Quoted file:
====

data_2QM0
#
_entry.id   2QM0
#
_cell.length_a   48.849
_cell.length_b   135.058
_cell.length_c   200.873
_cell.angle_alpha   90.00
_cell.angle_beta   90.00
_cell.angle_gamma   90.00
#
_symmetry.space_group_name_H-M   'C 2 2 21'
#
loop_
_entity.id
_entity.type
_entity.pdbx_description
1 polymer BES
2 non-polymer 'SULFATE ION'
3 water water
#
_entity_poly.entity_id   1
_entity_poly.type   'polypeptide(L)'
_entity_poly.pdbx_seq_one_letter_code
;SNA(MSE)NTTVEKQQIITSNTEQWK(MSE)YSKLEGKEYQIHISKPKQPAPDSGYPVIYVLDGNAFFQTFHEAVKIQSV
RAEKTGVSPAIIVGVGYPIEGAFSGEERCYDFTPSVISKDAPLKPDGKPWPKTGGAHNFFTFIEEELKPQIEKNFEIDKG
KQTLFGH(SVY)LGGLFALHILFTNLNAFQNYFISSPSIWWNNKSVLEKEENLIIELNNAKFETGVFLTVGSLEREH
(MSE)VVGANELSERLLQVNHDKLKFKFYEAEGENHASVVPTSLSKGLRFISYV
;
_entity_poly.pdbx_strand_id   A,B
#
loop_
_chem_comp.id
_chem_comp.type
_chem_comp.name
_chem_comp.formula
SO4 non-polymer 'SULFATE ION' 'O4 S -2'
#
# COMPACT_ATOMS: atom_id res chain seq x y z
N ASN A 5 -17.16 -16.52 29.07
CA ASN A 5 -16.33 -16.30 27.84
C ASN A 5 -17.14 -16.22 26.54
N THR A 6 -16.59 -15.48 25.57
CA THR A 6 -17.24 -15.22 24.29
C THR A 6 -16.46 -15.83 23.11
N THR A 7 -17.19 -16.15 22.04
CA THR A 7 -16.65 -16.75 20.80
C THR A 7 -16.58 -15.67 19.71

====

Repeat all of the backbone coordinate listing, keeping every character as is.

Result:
data_2QM0
#
_entry.id   2QM0
#
_cell.length_a   48.849
_cell.length_b   135.058
_cell.length_c   200.873
_cell.angle_alpha   90.00
_cell.angle_beta   90.00
_cell.angle_gamma   90.00
#
_symmetry.space_group_name_H-M   'C 2 2 21'
#
loop_
_entity.id
_entity.type
_entity.pdbx_description
1 polymer BES
2 non-polymer 'SULFATE ION'
3 water water
#
_entity_poly.entity_id   1
_entity_poly.type   'polypeptide(L)'
_entity_poly.pdbx_seq_one_letter_code
;SNA(MSE)NTTVEKQQIITSNTEQWK(MSE)YSKLEGKEYQIHISKPKQPAPDSGYPVIYVLDGNAFFQTFHEAVKIQSV
RAEKTGVSPAIIVGVGYPIEGAFSGEERCYDFTPSVISKDAPLKPDGKPWPKTGGAHNFFTFIEEELKPQIEKNFEIDKG
KQTLFGH(SVY)LGGLFALHILFTNLNAFQNYFISSPSIWWNNKSVLEKEENLIIELNNAKFETGVFLTVGSLEREH
(MSE)VVGANELSERLLQVNHDKLKFKFYEAEGENHASVVPTSLSKGLRFISYV
;
_entity_poly.pdbx_strand_id   A,B
#
loop_
_chem_comp.id
_chem_comp.type
_chem_comp.name
_chem_comp.formula
SO4 non-polymer 'SULFATE ION' 'O4 S -2'
#
# COMPACT_ATOMS: atom_id res chain seq x y z
N ASN A 5 -17.16 -16.52 29.07
CA ASN A 5 -16.33 -16.30 27.84
C ASN A 5 -17.14 -16.22 26.54
N THR A 6 -16.59 -15.48 25.57
CA THR A 6 -17.24 -15.22 24.29
C THR A 6 -16.46 -15.83 23.11
N THR A 7 -17.19 -16.15 22.04
CA THR A 7 -16.65 -16.75 20.80
C THR A 7 -16.58 -15.67 19.71